4 items from 2017
Paris – Chinese filmmaker Wong Kar-wai will receive the Lumiere Award at the 9th edition of the heritage film festival set in Lyon, France, following in the footsteps of Martin Scorsese and Catherine Deneuve.
Run by French director Bertrand Tavernier and Cannes artistic chief Thierry Fremaux, the festival said it was paying tribute to Wong for “his unclassifiable films, each with countless flares of beauty, for the trace he is leaving upon cinema history, for all that is glorious and lingering in his work, for the neon lights of Hong Kong and the snows of Manchuria, and because, after all, dark glasses” – Wong’s trademark look – “are undeniably classy.”
The festival, organized by Lyon’s Institut Lumiere, added that Wong’s films, which include “Happy Together” and “Chungking Express,” have “reached beyond the circle of moviegoers and critics, attracting a public drawn to his search for the aesthetic and poetic.”
- Elsa Keslassy
“When you’re gone, all that is left behind are the memories you created in other people’s lives or just a couple of items on a bill.”
Elizabeth (Norah Jones) sets out on a journey across America, leaving behind a life of memories, a dream and a soulful new friend; a cafe owner–all while in search of something to mend her broken heart. Waitressing her way through the country, Elizabeth befriends others whose yearnings are greater than hers, including a troubled cop and his estranged wife and a down-on-her luck gambler with a score to settle. Through these individuals, Elizabeth witnesses the true depths of loneliness and emptiness, and begins to understand that her own journey is part of a greater exploration within herself. »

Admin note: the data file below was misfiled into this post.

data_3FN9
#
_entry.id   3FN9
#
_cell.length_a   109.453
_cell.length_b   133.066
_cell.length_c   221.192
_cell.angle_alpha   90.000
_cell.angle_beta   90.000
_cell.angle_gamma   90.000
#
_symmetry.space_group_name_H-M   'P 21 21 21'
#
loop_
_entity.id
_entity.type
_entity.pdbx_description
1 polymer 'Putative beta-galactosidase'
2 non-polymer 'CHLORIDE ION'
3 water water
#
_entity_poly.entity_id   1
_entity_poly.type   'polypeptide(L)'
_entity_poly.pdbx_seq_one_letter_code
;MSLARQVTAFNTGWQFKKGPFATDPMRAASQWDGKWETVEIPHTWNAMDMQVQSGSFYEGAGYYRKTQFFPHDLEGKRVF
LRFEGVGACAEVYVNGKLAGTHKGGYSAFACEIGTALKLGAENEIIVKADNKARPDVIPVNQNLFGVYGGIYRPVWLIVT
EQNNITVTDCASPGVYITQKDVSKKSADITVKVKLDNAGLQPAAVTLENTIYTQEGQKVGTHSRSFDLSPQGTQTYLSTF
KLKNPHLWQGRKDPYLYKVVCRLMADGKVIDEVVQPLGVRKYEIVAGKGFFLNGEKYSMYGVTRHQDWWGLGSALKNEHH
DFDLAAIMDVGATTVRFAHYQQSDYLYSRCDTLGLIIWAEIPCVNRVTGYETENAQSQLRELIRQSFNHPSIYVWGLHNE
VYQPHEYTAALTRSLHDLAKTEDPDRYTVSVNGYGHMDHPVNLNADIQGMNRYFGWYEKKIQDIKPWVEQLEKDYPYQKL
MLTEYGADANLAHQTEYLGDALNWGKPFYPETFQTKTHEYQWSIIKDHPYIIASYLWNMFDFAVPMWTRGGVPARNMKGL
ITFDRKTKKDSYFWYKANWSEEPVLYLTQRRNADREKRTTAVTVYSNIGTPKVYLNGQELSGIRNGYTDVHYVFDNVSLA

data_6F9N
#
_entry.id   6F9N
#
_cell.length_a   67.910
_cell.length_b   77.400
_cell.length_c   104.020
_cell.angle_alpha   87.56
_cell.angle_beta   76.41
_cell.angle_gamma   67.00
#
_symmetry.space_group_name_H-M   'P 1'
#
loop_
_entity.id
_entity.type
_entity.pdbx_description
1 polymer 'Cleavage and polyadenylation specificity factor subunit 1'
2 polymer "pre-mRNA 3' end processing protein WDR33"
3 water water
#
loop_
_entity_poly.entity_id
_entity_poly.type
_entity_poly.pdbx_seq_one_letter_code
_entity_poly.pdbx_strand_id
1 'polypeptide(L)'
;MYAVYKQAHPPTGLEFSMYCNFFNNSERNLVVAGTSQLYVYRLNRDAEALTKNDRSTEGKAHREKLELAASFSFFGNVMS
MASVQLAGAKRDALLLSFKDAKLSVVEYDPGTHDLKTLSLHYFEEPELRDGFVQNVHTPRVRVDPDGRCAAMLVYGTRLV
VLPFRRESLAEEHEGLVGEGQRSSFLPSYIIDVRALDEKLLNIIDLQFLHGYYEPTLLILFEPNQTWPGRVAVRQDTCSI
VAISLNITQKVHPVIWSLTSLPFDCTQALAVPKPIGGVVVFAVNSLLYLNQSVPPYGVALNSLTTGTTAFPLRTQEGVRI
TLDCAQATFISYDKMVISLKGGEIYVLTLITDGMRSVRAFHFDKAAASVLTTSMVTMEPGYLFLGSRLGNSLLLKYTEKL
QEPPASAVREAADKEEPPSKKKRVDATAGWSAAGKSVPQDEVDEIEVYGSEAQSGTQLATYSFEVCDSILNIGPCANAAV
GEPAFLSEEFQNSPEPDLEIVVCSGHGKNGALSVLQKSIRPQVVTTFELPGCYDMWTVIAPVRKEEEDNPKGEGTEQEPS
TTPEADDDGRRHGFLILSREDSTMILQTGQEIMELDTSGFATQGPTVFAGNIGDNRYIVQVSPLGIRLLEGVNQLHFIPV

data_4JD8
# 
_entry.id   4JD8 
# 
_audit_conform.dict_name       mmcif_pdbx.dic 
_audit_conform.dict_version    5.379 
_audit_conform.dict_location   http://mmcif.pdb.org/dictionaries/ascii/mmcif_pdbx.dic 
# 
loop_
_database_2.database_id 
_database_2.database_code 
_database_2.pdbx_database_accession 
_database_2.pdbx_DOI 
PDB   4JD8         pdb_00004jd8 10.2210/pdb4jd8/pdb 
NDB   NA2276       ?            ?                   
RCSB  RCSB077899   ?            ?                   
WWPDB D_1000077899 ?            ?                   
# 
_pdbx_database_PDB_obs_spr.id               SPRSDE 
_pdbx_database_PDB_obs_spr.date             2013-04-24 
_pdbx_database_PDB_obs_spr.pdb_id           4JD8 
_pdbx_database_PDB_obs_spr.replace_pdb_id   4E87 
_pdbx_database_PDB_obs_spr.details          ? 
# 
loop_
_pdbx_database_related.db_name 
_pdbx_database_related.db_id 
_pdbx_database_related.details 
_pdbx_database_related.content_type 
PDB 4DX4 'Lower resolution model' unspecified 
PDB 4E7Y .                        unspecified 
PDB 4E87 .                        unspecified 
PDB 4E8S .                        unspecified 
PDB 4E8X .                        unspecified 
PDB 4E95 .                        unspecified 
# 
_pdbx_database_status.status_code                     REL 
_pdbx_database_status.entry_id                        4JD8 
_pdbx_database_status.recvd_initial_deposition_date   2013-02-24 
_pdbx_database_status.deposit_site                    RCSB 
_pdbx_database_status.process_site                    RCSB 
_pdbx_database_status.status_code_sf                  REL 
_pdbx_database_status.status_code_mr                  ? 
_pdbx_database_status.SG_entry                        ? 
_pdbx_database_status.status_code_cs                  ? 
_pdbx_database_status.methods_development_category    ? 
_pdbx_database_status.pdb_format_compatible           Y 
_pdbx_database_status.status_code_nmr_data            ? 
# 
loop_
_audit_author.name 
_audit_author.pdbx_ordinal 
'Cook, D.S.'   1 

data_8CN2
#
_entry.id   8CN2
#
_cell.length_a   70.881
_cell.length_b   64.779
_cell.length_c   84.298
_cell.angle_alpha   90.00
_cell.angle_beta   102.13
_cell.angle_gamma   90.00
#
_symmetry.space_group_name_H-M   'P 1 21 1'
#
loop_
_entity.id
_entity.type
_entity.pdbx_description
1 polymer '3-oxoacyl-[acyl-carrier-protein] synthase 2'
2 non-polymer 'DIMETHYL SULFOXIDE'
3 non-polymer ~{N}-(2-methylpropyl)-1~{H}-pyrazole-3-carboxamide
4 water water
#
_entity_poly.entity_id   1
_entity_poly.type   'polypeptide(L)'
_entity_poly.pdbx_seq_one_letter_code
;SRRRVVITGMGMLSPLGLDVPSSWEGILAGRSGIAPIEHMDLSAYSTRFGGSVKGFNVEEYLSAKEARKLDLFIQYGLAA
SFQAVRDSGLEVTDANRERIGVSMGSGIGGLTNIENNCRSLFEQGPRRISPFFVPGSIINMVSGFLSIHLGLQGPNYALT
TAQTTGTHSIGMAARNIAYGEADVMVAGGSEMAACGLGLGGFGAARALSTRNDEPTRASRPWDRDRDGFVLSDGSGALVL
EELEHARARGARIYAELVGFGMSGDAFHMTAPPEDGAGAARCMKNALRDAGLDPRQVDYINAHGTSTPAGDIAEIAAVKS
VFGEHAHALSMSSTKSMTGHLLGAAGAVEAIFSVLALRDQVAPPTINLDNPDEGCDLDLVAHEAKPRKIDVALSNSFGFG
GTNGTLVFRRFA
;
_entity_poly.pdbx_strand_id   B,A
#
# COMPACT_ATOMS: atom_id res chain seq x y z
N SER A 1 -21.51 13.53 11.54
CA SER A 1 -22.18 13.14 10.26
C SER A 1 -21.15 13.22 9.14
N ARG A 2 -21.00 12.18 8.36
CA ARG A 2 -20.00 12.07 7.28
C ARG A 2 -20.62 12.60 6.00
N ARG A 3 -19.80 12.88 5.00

- Tom Stockman
Legendary Chinese filmmaker Wong Kar-Wai is renowned for his vivid use of color, which the kind folks over at Glass Distortion have made abundantly clear in a sweeping new compilation titled simply, “Wong Kar Wai: Color Obsession.” As the filmmaker’s varied spectrum of bright hues and darker tones splash across the screen, one can see how crucial this colorful aesthetic is to creating the distinct mood and atmosphere for which his films are known.
The Chinese auteur’s obsession with color is well documented, as in this 1998 interview with Bomb Magazine, when he compared “Chungking Express” (1994) to “Fallen Angels” (1995) by discussing both films’ palettes: “Whereas ‘Chungking’ was sunshiny and suffused with bright, lovely daytime colors, ‘Fallen Angels’ is more about neon, and night time, and grunge.”
Glass Distortion also »
- Jude Dry
Overkill feels like an understatement when it comes to “See You Tomorrow,” a star-spangled, chintz-tinseled dramedy co-written and produced by Wong Kar-wai, featuring Tony Leung Chiu-wai as a barman who moonlights as a love doctor. Though China’s Zhang Jiajia takes billing as writer-director, it’s impossible to miss Wong’s pet themes of nostalgia, unrequited love, and numerology scribbled all over the frame. And yet without the Hong Kong auteur’s usual sense of subtlety, this boozy mix of screechy characters, splashy visuals, and trite tales will likely leave audiences feeling the cinematic equivalent of a hangover.
Despite dramatically overtaking Matt Damon starrer “The Great Wall” when it first opened, the film has since leveled off at the local box office. In fact, together with Zhang Yimou’s monster blockbuster, it has provoked such a virulent backlash from bloggers and disappointed audiences in China that the state newspaper the »
- Maggie Lee
4 items from 2017
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